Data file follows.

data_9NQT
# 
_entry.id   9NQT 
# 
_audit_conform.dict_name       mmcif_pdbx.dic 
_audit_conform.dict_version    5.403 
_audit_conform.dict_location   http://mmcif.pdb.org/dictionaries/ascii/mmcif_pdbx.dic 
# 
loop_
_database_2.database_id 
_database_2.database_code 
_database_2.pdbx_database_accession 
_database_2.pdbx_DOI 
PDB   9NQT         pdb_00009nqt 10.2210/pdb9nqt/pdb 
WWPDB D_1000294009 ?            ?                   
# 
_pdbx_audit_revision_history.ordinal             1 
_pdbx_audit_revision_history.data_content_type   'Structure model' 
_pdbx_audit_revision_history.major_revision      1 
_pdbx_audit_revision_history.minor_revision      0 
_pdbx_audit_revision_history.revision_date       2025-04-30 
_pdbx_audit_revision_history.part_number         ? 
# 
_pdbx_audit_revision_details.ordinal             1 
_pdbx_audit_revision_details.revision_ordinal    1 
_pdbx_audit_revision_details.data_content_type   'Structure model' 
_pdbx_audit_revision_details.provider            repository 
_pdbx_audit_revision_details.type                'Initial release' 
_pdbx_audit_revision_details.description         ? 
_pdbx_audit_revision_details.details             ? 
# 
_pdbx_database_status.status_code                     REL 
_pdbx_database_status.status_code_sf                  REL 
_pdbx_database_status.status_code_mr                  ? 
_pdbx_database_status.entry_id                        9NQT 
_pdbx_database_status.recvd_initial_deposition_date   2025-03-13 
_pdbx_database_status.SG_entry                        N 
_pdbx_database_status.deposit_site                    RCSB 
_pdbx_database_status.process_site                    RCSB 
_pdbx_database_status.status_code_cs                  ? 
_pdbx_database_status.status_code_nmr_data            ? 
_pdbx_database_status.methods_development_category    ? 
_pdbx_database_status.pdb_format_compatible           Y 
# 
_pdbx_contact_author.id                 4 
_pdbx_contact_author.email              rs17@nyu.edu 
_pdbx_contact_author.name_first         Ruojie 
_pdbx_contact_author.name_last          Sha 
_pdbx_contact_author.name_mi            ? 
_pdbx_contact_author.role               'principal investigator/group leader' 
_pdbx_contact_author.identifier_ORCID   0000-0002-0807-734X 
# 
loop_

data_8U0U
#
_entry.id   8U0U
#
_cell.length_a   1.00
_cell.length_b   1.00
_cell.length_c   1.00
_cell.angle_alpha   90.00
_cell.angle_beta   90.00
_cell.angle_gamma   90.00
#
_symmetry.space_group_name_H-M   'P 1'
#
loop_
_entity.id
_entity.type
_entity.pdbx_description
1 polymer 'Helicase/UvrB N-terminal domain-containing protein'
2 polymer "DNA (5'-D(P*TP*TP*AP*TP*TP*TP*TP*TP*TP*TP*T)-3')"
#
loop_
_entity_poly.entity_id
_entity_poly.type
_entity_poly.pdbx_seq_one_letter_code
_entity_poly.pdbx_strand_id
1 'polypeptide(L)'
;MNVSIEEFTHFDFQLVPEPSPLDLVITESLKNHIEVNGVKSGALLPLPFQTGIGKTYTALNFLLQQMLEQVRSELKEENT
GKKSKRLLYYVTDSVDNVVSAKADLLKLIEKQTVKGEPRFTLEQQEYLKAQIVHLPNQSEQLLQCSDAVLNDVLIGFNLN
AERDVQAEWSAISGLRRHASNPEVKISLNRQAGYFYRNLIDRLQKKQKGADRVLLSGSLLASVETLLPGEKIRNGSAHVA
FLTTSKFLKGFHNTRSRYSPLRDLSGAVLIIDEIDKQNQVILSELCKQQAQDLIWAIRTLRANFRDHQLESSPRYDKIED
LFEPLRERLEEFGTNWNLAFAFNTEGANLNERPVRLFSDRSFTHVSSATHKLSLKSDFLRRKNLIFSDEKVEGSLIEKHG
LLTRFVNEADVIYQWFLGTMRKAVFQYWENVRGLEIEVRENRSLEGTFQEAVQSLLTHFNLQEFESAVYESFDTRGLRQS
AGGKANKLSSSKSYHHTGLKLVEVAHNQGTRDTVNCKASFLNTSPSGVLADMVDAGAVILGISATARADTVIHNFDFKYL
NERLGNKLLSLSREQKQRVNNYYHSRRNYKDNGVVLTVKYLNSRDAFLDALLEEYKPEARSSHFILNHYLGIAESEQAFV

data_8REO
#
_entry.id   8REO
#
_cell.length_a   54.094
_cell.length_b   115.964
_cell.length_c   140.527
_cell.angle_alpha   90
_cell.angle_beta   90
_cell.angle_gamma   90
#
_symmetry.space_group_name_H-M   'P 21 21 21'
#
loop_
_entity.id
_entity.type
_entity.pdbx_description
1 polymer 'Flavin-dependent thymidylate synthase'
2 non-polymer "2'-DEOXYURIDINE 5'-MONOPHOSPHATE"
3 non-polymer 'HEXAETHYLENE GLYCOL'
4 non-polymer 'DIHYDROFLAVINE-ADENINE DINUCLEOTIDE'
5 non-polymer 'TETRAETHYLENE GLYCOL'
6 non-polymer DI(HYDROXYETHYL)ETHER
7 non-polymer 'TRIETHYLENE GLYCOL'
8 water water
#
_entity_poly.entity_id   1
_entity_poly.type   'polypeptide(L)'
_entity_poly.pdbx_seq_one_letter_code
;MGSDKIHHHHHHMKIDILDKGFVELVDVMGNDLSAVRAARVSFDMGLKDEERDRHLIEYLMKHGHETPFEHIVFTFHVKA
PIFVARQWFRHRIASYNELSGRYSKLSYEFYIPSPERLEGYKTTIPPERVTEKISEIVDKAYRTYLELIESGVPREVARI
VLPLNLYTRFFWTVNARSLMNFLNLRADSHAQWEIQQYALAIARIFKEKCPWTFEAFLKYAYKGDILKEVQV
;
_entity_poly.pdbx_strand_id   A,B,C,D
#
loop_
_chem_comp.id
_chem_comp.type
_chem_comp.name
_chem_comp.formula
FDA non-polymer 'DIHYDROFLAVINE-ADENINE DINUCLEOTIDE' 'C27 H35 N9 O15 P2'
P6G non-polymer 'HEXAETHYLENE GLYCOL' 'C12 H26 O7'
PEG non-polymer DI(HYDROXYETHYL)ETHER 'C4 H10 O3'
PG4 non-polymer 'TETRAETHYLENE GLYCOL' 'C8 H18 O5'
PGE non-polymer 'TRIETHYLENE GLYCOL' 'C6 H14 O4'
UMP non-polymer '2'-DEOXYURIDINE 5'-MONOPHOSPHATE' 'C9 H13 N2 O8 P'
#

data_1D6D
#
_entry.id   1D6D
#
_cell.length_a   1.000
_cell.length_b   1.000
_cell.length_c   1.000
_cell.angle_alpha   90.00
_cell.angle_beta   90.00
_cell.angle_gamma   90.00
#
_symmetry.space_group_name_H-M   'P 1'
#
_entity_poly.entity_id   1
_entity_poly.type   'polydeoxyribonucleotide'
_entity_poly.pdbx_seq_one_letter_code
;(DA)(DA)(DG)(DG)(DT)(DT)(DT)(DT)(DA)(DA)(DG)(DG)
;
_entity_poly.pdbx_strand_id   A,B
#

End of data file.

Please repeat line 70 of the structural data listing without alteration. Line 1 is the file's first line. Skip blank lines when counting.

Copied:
_entity.pdbx_description